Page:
Of course, then there’s the crowd where the message goes completely over their head. I gave the book to a lady-friend who, halfway through, told me she ‘really hoped Peter and Sara get together’.

John Harmsworth
Reply to  Joel Snider
September 30, 2016 2:02 pm

Darwin trained for the ministry.

Joel Snider
Reply to  John Harmsworth
September 30, 2016 2:35 pm

Was this reply for me? I don’t doubt you, but I don’t understand the significance.

dan no longer in CA
September 30, 2016 9:38 am

I thought Crichton’s novel was excellent. I also think his lecture at Caltech is excellent reading. Here’s a six year old link to our own WUWT report on it. Enjoy:

Reply to  dan no longer in CA
September 30, 2016 12:35 pm

When I was having this “discussion” with my daughter, I pointed her at that post. Kinda got her thinking for once. My stand-by line in talking about CAGW with true believers is a paraphrase from that: “A theory that can mean anything means nothing.”

September 30, 2016 10:35 am

One detail of the book which I found interesting was the statistics on malaria. Based on limited research into DDT, the UN prohibited DDT use for agriculture. The theory was that mosquitoes were becoming immune to DDT due to overuse. The effect of the ban made DDT all but impossible for poorest nations to purchase. In the first year after this regulation, worldwide malaria deaths rose from 25,000 to 1 million before the UN modified the rules to allow “limited spraying”.
This is a staggering indictment of aggressive environmental activism, but the world seems to have learned the wrong lessons. In 2005, I found these basic facts easy to confirm with data. Time Magazine or NatGeo even ran an article on the subject with a huge foldout leaf of malaria deaths with a huge spike in that year.
Now, it is almost impossible to find the confirming data. There are many “apologetic” videos and blogs which claim that these facts are distortions. However, the actual numbers are almost impossible to find. This is supposed to be the “information age”. Who has the power to restrict that information?
Now, we have regular cries about how malaria will get worse under warming. The reality is that malarial mosquitoes are migrating northward into the wealthier nations who had been able to all but eliminate malaria fifty years ago. It’s not Climate Change — after all, Washington DC was a malarial swamp in the middle of the Little Ice Age.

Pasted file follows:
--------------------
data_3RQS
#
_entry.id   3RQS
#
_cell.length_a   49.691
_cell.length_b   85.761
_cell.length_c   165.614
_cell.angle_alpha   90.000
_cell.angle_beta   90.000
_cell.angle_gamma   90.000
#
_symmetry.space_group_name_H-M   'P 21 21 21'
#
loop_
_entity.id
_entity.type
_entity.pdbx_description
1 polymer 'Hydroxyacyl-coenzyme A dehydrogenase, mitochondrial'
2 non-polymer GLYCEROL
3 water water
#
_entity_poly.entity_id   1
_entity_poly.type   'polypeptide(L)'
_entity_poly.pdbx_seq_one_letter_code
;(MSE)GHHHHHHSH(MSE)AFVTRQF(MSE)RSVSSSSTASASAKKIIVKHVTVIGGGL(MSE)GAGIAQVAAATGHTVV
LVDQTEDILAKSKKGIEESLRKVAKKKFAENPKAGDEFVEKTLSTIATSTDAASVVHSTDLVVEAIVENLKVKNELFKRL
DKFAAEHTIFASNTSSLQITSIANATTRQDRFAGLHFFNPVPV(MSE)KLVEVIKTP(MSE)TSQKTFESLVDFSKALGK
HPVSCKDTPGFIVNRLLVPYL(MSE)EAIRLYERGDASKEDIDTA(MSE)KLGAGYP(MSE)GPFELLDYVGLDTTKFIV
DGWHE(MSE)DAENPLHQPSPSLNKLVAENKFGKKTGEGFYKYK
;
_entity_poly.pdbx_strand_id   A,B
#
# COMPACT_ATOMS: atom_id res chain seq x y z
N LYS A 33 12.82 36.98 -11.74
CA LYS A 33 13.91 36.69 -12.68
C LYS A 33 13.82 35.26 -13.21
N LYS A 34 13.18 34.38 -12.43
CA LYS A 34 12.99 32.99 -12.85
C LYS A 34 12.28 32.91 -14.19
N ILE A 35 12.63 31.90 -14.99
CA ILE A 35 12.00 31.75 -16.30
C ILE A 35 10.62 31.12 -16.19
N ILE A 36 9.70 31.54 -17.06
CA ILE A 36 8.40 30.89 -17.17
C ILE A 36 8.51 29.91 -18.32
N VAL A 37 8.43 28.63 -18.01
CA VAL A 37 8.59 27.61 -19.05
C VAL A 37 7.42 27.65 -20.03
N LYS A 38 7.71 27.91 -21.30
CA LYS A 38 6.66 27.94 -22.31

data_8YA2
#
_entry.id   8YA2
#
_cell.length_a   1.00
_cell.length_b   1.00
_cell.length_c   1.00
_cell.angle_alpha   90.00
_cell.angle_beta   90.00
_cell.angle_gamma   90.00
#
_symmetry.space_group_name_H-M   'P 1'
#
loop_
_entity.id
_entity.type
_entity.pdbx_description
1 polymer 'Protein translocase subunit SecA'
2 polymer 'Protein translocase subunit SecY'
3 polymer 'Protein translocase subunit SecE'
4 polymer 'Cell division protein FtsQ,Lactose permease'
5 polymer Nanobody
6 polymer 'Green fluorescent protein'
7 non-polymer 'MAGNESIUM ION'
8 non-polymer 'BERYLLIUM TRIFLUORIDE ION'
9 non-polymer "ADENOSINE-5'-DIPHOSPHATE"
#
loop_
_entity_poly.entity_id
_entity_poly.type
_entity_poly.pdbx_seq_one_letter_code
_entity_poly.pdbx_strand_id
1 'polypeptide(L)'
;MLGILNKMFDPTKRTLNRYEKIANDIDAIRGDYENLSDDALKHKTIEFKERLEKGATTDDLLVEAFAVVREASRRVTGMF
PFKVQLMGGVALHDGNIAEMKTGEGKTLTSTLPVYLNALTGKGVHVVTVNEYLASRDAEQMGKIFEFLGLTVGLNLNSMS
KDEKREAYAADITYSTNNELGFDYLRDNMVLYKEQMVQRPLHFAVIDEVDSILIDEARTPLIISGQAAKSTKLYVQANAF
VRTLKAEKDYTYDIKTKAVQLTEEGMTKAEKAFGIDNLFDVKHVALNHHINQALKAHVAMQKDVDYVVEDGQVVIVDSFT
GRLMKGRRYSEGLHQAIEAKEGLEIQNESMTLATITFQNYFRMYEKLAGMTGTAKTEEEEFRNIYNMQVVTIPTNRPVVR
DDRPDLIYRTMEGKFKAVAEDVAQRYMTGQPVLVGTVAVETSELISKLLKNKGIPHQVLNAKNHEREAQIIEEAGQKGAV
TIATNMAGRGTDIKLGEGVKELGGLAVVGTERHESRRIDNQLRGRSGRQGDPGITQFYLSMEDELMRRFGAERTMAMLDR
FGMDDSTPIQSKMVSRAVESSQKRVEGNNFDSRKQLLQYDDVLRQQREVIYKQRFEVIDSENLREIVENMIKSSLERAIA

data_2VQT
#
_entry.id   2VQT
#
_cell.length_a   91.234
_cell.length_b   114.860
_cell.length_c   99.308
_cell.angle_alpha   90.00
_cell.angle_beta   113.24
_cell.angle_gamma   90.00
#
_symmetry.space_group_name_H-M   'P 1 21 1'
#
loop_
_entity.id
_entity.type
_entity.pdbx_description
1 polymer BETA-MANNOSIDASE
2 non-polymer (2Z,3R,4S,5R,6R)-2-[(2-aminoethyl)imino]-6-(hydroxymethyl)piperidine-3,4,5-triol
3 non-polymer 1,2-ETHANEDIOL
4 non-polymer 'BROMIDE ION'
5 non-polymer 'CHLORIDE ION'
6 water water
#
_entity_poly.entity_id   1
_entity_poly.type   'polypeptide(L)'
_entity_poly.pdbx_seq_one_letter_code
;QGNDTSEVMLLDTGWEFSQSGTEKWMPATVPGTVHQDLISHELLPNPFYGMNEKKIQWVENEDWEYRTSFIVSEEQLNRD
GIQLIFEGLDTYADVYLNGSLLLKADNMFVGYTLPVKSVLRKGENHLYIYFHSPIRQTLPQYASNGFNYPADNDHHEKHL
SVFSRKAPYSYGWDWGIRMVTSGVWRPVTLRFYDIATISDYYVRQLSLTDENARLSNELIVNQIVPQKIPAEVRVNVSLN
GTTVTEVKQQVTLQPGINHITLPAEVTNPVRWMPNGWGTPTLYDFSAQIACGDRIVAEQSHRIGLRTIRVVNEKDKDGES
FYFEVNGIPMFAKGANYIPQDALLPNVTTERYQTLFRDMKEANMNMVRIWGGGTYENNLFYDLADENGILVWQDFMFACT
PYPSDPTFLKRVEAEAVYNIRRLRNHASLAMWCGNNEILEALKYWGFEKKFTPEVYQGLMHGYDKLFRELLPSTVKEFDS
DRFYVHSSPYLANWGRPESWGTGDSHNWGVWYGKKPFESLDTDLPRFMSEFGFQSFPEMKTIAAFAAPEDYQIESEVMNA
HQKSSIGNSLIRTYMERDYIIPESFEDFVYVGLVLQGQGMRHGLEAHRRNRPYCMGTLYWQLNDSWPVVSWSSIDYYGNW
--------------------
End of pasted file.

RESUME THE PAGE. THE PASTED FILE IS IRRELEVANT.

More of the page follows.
Joel Snider
Reply to  lorcanbonda
September 30, 2016 10:47 am

It takes an environmental activist to really maximize a Holocaust.

Joel Snider
Reply to  lorcanbonda
September 30, 2016 3:02 pm

‘Who has the power to restrict that information?’
Coordination and consolidation of search engines like Yahoo and Google – both their CEOs are big greenies and determined to control the message. It’s just that simple. It’s also the way most media outlets operate – the editorial decisions are made by a handful of people – that’s why so many stories repeat – not just the message – but exactly the same verbiage.
Controlling the message. First step to totalitarianism.

AGW is not Science
Reply to  Joel Snider
October 3, 2016 12:47 pm

Yes, another indication – the day the latest scare story about CO2 hitting the supposedly significant (not) “threshold” of 400ppm, my efforts to open up WUWT via the usual use of my search engine (Bing, in this case) yielded nothing but links to websites deriding WUWT or totally unrelated sites using the word
“watts.” Amazing. And creepy.

September 30, 2016 10:52 am

That’s the book that opened my eyes. I can’t say enough good about it!

September 30, 2016 11:51 am

Many of Michael Crichton’s speeches, all available, are also well worth reading.

September 30, 2016 4:10 pm

As genuine skeptics weigh the pros and cons, here is a scientific rebuttal to State of Fear.
[RealClimate is made up of “genuine skeptics”? what a WHOPPER! Two words: Mike Mann. ICYMI co-founder of RC. Your comment is one of the most dogmatically ridiculous I’ve ever seen. – Anthony]

Reply to  barry
October 1, 2016 8:44 am

I believe Barry meant the phrase “genuine skeptics” to refer to the WUWT audience…

October 1, 2016 8:57 am

Thank you. Now I have many months of YouTube videos to watch and other media compilations to entertain. Already, the first speech I viewed by Dr. Crichton helped me to see the reason behind spectacular prediction failures. Just think of how many times Paul Ehrlich has been quoted and cited. It’s the same time-dependent counting exercise for the Kardashians. It’s a volumetric issue, not truth or accuracy.

October 1, 2016 9:16 pm

“How in Hell do the shibboleths of global warming keep proliferating”? asks Resourceguy. They proliferate because most of us are easily duped through application of well known fallacies in making arguments. Resourceguy provides an example of this phenomenon when he concludes that there are “prediction failures” though in this context “prediction” is polysemic and changes meaning in the midst of his argument. Thus, in concluding that there are “prediction failures” Resourceguy unwittingly applies the equivocation fallacy.